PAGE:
Glad to hear that you have had an MRI to evaluate your ongoing post-operative pain.
But remember that imaging studies are limited to “seeing” physical/anatomical findings and anolomies. Nerve pain can have origins in trauma to nerve axons and dendrites due to compression/pressure, sheer, or tension that is not visible on MRI imaging. A person can have normal MRI imaging and yet have disabling nerve related pain.
It is common for people to have vertebral disc buldging. Disc bulges are common and are not a pathological or worrisome finding. A vertebral disc serves as a shock absorber. It is filled with a gelatinous material that naturally extrudes and recedes as biomechanics and gravity forces act upon spine. A disc bludge is a disc acting as nature intended. The gelatinous disc material is acting in a dynamic manner to dissipate forces.
A disc herniation is the term used to describe a disc bludge that exceeds normal parameters of extrusion and that is possibly compromising a nerve root or causing neurological symptoms.
Everyone has bulging discs that they are likely not even aware of. A well-known clinical study several years ago selected people at random off of a busy street in downtown New York City. Participants completed a questionnaire of their health and agreed to a baseline MRI. Subjects with known spinal issues were excluded from the study. The MRI findings showed an incidence of asymptomatic lumbar and/or thoracis disc bulges in 65% of participants. That is, gelatinous disc bulges with no symptoms and of which the participants were unaware.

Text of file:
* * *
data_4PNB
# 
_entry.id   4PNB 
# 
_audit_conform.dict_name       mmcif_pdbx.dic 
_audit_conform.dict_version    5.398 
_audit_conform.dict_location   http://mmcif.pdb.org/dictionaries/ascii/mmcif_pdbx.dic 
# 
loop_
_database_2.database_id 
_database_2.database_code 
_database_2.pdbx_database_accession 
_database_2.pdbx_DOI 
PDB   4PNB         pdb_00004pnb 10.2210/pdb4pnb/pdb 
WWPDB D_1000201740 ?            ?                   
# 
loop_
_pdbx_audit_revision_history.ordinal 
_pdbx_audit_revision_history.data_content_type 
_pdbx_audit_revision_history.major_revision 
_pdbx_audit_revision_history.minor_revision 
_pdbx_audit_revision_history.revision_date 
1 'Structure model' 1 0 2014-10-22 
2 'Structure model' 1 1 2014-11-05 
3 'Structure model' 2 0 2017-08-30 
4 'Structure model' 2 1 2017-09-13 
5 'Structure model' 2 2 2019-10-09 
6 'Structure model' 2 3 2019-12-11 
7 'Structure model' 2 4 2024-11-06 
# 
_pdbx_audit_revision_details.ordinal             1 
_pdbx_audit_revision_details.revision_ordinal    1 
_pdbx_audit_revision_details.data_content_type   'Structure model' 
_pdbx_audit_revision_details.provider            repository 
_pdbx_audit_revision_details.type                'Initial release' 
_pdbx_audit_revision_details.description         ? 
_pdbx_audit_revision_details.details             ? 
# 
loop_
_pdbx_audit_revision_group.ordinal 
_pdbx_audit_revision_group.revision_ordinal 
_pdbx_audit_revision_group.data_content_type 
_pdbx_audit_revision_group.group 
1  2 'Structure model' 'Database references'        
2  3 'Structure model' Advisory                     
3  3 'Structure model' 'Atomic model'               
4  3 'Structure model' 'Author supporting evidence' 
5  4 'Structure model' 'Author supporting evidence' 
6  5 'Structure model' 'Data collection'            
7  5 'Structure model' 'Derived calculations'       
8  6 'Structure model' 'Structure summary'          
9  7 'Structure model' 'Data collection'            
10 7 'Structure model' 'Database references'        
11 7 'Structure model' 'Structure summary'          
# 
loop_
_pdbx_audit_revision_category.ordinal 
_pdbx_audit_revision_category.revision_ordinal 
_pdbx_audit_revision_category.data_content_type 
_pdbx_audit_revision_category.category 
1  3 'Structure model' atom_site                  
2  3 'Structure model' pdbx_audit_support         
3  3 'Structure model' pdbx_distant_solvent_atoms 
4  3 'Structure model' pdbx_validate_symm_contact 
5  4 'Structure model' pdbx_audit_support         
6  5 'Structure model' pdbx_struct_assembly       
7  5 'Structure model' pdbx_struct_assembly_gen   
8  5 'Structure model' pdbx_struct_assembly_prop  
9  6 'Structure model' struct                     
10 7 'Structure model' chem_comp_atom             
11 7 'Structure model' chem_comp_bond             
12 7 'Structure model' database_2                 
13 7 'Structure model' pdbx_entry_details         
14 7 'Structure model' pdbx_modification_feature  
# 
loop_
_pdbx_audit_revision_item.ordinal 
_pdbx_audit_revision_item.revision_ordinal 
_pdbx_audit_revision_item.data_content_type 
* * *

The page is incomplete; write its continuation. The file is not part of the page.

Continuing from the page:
Almost everyone over the age of 35-40 will have some degree of disc bulging. Cervical and lumbar levels are more affected than thoracic levels - owing to the lordotic curvature of the cervical and lumbar spine and gravity/load bearing effects. The annulus ring that contains the gelatinous disc material in place weakens with age, increasing the likelihood of extrusion. Overall, a bulging disc is a normal finding and a disc acting as it should as a buffer/shock absorber.
A bulging disc that increases in magnitude to actually herniate through the fibrous annulus, causing compression of a nerve root and neurologicsl or sciatic symptoms is reason for an assessment with a physician, imaging, and treatment (exercise/posture to encourage recession of disc material; steroids; microdisectomy).
Thinking of you and sending positive karma that a resolution to your post-operative difficulties is within sight. I am sure that you are tired of dealing with ongoing pain and its effects.
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Receiving Palliative Care (care and comfort)
Post Edited ((Seashell)) : 4/18/2019 12:32:13 PM (GMT-6)